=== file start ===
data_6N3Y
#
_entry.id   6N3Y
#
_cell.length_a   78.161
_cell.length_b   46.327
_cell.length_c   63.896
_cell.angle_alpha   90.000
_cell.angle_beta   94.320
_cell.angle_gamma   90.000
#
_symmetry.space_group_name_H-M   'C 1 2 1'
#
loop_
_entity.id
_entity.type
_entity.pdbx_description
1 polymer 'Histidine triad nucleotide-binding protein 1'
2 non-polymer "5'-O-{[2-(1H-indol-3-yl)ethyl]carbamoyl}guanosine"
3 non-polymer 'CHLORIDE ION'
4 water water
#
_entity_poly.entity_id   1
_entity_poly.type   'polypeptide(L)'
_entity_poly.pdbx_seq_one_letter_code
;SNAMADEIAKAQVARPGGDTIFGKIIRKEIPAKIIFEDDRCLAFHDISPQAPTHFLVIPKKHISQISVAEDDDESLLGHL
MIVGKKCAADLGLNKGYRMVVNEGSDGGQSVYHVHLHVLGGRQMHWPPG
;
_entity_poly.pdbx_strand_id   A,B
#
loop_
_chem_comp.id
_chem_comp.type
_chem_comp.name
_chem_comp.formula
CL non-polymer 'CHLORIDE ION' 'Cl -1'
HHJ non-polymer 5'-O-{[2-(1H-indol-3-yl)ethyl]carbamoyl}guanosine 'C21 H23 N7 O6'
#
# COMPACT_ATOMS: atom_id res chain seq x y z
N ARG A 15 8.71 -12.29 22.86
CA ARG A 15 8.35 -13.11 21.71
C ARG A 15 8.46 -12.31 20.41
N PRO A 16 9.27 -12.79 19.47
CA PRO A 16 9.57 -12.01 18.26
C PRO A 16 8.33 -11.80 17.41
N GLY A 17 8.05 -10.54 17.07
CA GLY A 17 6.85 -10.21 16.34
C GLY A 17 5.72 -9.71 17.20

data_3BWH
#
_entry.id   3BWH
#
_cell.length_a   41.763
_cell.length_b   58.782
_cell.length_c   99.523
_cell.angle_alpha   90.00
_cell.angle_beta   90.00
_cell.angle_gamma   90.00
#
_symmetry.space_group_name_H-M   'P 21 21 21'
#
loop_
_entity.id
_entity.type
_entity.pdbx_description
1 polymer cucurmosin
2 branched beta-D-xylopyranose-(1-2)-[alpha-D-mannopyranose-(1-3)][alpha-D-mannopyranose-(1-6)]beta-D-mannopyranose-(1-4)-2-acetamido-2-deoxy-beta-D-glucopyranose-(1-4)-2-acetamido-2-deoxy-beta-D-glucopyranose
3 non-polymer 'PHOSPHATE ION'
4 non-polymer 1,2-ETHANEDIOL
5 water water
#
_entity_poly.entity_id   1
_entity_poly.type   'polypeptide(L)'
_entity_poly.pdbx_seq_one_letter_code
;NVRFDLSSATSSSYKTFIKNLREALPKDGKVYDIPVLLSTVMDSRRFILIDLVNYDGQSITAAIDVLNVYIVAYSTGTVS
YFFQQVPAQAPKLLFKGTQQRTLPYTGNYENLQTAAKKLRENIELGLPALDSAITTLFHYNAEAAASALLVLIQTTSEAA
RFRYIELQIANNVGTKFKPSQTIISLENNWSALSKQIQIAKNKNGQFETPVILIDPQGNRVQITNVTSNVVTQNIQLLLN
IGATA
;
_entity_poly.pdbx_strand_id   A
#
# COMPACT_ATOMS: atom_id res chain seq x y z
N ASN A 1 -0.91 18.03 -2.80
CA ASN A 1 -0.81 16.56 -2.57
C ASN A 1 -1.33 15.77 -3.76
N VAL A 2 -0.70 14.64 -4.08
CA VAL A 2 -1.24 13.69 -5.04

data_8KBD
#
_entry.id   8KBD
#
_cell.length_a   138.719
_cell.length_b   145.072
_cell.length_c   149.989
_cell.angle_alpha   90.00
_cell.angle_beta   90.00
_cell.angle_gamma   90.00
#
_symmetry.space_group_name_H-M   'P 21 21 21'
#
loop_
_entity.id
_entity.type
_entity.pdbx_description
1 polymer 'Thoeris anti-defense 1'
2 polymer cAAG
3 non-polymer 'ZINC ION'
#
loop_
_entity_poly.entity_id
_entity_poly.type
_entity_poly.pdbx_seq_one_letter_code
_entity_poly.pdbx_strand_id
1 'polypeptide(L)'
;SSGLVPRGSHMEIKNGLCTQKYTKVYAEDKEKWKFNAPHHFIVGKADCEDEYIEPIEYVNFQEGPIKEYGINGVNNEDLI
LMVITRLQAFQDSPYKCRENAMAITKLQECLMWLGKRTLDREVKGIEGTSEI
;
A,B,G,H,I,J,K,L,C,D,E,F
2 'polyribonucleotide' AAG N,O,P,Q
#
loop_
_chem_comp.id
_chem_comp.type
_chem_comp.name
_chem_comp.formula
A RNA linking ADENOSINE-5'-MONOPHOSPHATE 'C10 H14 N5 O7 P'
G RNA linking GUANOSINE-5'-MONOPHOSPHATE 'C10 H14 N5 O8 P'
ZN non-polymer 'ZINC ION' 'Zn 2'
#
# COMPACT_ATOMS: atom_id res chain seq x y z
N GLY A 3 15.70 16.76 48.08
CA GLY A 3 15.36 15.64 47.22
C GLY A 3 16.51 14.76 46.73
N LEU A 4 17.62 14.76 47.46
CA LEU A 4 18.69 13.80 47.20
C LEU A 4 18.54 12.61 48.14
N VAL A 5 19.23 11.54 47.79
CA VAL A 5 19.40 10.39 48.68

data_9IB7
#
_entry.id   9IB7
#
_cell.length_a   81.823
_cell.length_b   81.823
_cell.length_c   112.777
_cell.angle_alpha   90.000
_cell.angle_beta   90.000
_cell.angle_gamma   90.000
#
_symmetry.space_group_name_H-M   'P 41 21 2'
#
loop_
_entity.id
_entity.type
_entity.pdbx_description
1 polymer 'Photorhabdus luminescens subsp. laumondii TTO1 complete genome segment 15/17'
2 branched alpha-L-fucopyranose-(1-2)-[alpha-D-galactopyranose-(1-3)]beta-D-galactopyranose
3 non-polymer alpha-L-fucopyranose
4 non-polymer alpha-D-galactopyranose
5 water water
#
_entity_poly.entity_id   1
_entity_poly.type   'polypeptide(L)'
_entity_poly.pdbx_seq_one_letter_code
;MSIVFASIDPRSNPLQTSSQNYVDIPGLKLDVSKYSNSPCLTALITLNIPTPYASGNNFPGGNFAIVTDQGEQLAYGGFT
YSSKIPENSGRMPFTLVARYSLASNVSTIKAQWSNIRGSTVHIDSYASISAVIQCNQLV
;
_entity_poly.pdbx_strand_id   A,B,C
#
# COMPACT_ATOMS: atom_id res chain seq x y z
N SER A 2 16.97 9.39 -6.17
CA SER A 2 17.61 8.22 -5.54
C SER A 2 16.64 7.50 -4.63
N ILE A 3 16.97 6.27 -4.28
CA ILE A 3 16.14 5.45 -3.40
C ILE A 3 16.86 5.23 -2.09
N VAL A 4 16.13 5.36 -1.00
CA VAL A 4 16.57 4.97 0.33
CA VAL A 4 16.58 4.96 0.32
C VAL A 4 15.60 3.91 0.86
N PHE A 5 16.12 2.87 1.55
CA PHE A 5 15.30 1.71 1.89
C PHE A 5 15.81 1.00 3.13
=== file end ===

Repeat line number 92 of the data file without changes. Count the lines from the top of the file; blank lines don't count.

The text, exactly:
_cell.length_a   138.719